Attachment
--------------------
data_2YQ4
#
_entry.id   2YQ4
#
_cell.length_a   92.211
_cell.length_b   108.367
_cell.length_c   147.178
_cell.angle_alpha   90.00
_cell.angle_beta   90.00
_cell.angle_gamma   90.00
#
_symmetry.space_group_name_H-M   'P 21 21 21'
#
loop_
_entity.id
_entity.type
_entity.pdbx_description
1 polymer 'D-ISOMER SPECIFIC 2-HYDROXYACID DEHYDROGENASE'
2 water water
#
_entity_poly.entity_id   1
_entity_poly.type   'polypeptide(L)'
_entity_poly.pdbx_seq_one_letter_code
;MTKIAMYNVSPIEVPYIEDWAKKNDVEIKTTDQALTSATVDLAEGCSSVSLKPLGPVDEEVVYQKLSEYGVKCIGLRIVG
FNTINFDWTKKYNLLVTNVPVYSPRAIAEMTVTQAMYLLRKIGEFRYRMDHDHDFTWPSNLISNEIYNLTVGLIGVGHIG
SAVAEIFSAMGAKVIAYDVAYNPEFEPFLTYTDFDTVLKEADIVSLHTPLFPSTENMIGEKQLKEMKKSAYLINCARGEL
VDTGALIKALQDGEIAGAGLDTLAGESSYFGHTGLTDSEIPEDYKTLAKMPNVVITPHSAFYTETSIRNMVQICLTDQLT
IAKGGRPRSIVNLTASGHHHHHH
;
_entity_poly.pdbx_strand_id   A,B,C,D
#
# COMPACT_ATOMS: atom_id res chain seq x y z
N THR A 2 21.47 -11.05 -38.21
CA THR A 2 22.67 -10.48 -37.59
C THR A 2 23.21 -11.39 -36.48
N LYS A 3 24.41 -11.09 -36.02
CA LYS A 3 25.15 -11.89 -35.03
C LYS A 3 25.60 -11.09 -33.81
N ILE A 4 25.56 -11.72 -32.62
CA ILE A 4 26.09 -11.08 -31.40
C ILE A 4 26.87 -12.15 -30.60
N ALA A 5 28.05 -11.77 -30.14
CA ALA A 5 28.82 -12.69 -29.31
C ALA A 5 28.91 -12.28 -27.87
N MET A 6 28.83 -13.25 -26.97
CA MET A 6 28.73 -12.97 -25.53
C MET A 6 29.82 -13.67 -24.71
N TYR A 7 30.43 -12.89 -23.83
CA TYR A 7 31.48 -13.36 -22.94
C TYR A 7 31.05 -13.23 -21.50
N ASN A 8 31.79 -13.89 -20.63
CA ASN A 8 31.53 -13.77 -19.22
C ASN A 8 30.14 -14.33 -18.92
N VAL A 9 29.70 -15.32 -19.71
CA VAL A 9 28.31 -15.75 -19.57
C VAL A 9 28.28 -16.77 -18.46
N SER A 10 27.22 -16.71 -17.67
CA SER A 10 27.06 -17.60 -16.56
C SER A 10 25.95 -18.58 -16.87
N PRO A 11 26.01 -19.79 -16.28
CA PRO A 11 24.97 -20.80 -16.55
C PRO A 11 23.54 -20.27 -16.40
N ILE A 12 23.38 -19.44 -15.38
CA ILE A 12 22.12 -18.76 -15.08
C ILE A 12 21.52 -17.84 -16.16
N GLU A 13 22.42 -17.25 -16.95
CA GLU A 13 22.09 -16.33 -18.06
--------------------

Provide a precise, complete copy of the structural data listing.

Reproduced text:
data_2YQ4
#
_entry.id   2YQ4
#
_cell.length_a   92.211
_cell.length_b   108.367
_cell.length_c   147.178
_cell.angle_alpha   90.00
_cell.angle_beta   90.00
_cell.angle_gamma   90.00
#
_symmetry.space_group_name_H-M   'P 21 21 21'
#
loop_
_entity.id
_entity.type
_entity.pdbx_description
1 polymer 'D-ISOMER SPECIFIC 2-HYDROXYACID DEHYDROGENASE'
2 water water
#
_entity_poly.entity_id   1
_entity_poly.type   'polypeptide(L)'
_entity_poly.pdbx_seq_one_letter_code
;MTKIAMYNVSPIEVPYIEDWAKKNDVEIKTTDQALTSATVDLAEGCSSVSLKPLGPVDEEVVYQKLSEYGVKCIGLRIVG
FNTINFDWTKKYNLLVTNVPVYSPRAIAEMTVTQAMYLLRKIGEFRYRMDHDHDFTWPSNLISNEIYNLTVGLIGVGHIG
SAVAEIFSAMGAKVIAYDVAYNPEFEPFLTYTDFDTVLKEADIVSLHTPLFPSTENMIGEKQLKEMKKSAYLINCARGEL
VDTGALIKALQDGEIAGAGLDTLAGESSYFGHTGLTDSEIPEDYKTLAKMPNVVITPHSAFYTETSIRNMVQICLTDQLT
IAKGGRPRSIVNLTASGHHHHHH
;
_entity_poly.pdbx_strand_id   A,B,C,D
#
# COMPACT_ATOMS: atom_id res chain seq x y z
N THR A 2 21.47 -11.05 -38.21
CA THR A 2 22.67 -10.48 -37.59
C THR A 2 23.21 -11.39 -36.48
N LYS A 3 24.41 -11.09 -36.02
CA LYS A 3 25.15 -11.89 -35.03
C LYS A 3 25.60 -11.09 -33.81
N ILE A 4 25.56 -11.72 -32.62
CA ILE A 4 26.09 -11.08 -31.40
C ILE A 4 26.87 -12.15 -30.60
N ALA A 5 28.05 -11.77 -30.14
CA ALA A 5 28.82 -12.69 -29.31
C ALA A 5 28.91 -12.28 -27.87
N MET A 6 28.83 -13.25 -26.97
CA MET A 6 28.73 -12.97 -25.53
C MET A 6 29.82 -13.67 -24.71
N TYR A 7 30.43 -12.89 -23.83
CA TYR A 7 31.48 -13.36 -22.94
C TYR A 7 31.05 -13.23 -21.50
N ASN A 8 31.79 -13.89 -20.63
CA ASN A 8 31.53 -13.77 -19.22
C ASN A 8 30.14 -14.33 -18.92
N VAL A 9 29.70 -15.32 -19.71
CA VAL A 9 28.31 -15.75 -19.57
C VAL A 9 28.28 -16.77 -18.46
N SER A 10 27.22 -16.71 -17.67
CA SER A 10 27.06 -17.60 -16.56
C SER A 10 25.95 -18.58 -16.87
N PRO A 11 26.01 -19.79 -16.28
CA PRO A 11 24.97 -20.80 -16.55
C PRO A 11 23.54 -20.27 -16.40
N ILE A 12 23.38 -19.44 -15.38
CA ILE A 12 22.12 -18.76 -15.08
C ILE A 12 21.52 -17.84 -16.16
N GLU A 13 22.42 -17.25 -16.95
CA GLU A 13 22.09 -16.33 -18.06